Decision support application helps head off denials
Radiology benefit management (RBM) firms have sprung into existence the past few years to address the over utilization of high-end (typically defined as CT or MR) imaging procedures in the United States. These companies act as a mediator to insure that an ordered diagnostic imaging procedure meets American College of Radiology (ACR) Appropriateness Guidelines and/or criteria set by the payor to whom the exam will be billed.

For practices dealing with an ever-increasing volume of diagnostic imaging procedures by their referring clinicians, RBMs are often viewed as a roadblock to a smooth operation. Denials from an RBM for an exam result in contacting the ordering physician to explain the reason that the order has been turned down, which is rarely received in a warm and gracious manner by harried clinicians.

A group at Massachusetts General Hospital in Boston has developed a decision support program (DSP) that provides appropriateness scores and utility zones for CT and MRI exams. According to Praya Dang, MBBS, who presented an overview of the application at the 2007 Radiological Society of North America annual scientific assembly, this information can be helpful in identifying patterns of radiology referral practice. In turn, a department or imaging center can use this information to determine which of its referrers would most benefit from appropriateness criteria mentoring.

“Our decision support program allows for the evaluation of appropriateness trends for high-cost imaging tests,” said Dang. “Based on the likely yield of the requested imaging exam for given clinical indications and patient demographics, the DSP provides appropriateness scores and utility zones.”

Researchers at the facility determined appropriateness patterns in CT and MRI exams for patient demographics, clinical indications, and body regions being imaged. The criteria were set based on ACR Appropriateness Guidelines and discussions with physicians, according to Dang.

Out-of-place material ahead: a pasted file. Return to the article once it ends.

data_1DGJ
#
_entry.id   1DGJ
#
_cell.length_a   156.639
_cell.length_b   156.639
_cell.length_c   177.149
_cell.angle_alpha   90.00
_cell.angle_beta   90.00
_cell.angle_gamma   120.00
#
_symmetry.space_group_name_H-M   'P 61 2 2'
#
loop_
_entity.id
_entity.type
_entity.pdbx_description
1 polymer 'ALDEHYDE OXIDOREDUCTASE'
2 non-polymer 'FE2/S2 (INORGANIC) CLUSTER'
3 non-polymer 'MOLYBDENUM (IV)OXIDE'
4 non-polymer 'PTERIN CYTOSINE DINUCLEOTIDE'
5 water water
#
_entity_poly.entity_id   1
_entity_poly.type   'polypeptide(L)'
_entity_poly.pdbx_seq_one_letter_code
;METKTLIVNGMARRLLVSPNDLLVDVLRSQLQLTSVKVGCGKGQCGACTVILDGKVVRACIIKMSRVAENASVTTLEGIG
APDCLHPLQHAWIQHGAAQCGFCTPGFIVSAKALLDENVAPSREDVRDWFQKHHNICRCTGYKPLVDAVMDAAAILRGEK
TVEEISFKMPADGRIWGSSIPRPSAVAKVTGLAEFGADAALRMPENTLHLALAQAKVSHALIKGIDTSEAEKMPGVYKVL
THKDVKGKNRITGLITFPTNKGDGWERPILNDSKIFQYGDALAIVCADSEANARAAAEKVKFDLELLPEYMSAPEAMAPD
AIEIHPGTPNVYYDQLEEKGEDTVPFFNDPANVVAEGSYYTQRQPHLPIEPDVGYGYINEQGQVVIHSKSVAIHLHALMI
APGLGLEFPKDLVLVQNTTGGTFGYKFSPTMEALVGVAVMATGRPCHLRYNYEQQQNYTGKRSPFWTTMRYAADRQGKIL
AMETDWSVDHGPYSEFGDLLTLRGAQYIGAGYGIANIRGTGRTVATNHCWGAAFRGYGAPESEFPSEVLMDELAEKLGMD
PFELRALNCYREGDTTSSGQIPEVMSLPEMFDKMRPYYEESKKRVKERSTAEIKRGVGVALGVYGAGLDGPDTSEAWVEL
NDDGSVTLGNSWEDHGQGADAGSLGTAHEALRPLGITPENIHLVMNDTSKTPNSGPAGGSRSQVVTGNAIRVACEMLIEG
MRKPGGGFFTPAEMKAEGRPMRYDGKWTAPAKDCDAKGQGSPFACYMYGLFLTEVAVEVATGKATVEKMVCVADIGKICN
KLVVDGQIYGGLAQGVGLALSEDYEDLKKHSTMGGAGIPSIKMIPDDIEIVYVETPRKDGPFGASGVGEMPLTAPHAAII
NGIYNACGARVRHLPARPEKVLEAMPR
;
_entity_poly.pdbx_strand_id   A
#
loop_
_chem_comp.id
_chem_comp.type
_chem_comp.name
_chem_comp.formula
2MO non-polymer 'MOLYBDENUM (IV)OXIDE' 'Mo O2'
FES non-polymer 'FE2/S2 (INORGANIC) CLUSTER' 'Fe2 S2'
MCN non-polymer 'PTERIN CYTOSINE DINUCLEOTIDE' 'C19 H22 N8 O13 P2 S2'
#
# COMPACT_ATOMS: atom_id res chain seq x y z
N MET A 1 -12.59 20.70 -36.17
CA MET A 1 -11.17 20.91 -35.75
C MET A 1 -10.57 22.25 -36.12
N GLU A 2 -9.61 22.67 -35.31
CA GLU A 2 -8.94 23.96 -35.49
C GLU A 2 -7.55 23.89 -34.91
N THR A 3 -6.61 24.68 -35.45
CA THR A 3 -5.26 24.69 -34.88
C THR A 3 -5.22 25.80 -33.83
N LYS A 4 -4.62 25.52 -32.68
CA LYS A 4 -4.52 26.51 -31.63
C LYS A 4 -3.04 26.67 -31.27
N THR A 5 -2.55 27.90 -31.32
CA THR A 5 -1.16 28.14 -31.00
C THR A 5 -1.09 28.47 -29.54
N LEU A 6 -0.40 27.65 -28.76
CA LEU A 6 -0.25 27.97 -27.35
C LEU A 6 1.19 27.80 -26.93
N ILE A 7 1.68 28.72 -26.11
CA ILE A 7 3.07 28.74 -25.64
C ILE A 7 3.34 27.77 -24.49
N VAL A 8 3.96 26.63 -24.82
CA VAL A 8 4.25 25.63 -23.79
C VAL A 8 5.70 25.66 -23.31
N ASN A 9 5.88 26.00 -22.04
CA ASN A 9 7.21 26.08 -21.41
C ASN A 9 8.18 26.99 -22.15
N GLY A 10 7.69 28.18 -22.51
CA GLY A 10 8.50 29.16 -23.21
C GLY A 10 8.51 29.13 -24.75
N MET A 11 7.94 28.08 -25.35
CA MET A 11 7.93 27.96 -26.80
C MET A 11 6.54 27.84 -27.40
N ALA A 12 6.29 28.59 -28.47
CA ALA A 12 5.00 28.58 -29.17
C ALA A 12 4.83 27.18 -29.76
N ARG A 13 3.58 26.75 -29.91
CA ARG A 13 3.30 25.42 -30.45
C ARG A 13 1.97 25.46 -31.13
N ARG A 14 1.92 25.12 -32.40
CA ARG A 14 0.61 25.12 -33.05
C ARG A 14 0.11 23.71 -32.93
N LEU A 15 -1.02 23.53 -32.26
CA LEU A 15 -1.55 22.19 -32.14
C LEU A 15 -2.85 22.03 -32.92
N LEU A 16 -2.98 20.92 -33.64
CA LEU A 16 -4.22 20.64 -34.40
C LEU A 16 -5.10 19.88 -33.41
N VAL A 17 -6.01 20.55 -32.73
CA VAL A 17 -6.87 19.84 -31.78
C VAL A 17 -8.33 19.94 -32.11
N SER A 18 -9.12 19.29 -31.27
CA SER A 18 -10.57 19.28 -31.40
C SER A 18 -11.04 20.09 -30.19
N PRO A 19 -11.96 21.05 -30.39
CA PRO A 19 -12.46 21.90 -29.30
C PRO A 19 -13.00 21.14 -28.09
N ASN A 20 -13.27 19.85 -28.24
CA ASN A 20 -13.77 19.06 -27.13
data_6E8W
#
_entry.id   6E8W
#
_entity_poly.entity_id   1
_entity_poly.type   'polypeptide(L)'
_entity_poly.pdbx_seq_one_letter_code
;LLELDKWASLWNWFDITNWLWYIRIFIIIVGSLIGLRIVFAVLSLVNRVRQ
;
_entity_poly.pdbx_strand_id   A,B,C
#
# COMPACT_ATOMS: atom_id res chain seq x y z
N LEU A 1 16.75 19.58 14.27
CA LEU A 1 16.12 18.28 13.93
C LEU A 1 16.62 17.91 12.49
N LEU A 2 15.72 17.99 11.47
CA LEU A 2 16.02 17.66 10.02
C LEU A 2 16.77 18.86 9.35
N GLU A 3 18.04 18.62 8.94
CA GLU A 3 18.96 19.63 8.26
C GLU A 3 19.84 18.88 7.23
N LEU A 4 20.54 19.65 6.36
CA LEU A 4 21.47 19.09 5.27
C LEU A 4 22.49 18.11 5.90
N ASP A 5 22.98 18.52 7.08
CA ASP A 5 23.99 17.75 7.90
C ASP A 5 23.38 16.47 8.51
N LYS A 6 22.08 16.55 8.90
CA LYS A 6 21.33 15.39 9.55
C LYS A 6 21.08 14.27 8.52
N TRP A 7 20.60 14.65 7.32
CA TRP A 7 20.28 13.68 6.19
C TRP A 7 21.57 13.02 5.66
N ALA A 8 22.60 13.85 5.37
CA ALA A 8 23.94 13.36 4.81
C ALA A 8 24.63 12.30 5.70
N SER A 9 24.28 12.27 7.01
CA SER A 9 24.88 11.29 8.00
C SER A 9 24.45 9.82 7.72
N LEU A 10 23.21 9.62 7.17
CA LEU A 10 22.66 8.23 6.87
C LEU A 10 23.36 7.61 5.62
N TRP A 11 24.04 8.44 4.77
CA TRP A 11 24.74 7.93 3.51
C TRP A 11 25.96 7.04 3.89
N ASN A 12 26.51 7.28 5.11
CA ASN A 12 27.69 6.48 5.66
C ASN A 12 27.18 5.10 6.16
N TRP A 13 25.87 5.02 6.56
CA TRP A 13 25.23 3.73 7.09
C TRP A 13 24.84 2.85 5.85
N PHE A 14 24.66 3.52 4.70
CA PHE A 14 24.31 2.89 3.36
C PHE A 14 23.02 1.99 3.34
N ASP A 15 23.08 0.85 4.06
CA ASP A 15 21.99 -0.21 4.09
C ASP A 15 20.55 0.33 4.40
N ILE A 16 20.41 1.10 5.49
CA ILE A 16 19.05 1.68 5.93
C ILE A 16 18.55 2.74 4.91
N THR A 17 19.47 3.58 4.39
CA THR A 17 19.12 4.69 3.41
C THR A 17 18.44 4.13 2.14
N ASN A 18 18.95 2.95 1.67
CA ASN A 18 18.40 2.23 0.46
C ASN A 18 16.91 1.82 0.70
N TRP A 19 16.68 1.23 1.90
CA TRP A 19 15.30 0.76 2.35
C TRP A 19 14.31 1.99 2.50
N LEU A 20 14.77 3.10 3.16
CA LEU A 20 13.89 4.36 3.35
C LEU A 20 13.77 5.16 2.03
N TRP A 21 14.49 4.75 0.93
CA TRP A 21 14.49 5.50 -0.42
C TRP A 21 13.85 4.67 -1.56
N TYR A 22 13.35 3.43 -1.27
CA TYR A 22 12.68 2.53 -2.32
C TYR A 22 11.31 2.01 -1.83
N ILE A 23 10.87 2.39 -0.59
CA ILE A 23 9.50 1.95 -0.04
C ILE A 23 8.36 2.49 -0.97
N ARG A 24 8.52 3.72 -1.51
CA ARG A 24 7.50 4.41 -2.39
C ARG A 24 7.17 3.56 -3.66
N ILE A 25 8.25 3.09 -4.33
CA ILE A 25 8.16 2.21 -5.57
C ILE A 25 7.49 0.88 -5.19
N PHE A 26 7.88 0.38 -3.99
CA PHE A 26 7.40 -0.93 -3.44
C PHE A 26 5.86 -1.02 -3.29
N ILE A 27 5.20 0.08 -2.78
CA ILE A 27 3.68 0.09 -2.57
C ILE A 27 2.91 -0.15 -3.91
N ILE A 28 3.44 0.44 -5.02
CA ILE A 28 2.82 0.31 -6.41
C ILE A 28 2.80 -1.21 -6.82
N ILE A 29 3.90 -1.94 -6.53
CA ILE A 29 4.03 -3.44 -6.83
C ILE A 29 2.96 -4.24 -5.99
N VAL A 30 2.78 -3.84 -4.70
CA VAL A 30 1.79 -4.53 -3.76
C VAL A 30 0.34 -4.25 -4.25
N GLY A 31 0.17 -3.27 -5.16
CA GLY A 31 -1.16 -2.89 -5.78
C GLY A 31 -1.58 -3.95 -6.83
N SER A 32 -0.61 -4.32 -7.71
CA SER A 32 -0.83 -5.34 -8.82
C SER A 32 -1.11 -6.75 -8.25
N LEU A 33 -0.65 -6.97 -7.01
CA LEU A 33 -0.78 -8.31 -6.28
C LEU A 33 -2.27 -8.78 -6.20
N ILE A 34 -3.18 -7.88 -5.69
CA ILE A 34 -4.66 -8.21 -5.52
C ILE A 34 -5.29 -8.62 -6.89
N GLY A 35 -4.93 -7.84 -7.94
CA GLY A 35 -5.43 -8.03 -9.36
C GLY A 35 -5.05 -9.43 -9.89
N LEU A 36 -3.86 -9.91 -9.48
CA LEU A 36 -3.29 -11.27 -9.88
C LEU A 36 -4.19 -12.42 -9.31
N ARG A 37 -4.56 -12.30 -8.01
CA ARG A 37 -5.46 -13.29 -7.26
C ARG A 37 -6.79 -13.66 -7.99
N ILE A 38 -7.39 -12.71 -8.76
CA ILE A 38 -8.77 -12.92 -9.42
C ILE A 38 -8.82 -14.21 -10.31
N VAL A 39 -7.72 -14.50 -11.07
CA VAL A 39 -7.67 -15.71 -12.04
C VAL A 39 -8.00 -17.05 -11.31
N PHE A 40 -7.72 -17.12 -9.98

“The DSP allows monitoring of appropriateness patterns based on age, gender, modality, clinical indications, and body regions being examined,” she said.

The group recorded appropriateness scores as low, intermediate, or high for 63,088 CT exams and 37,316 MRI studies between 2005 and 2007. They used a RadCube (Commissure) interface to extract this information for different age groups, gender, clinical indications and body regions (abdomen, chest, cardiac, musculoskeletal, head and neck, spine, vascular, nuclear medicine, and others) being imaged. Dang said the data were analyzed using logistic regression.

For CT, a maximum prevalence of low appropriateness scores was recorded for the age group of 11-20 years (4.7 percent), males (1.2 percent), and non-neoplastic indications (2 percent), Dang reported. For MR, the maximum prevalence of low scores was in the age group of 0-10 years (4.9 percent), males (4.2 percent) and non-neoplastic indications (3 percent).

She said that appropriateness scores were significantly different for body regions imaged (p<0.0001). Low appropriateness scores were most prevalent for spine exams (11 percent) and were least common for chest exams (0.1 percent), Dang noted.

The data have helped the facility identify which exams for which body regions for which patients are most likely to not meet appropriateness criteria. This, in turn, has allowed it to devise strategies to effectively mitigate these situations.

“Our decision support program allows evaluation of appropriateness trends for high-cost imaging tests, which can help us to identify outliers and then target specific correction measures,” she said.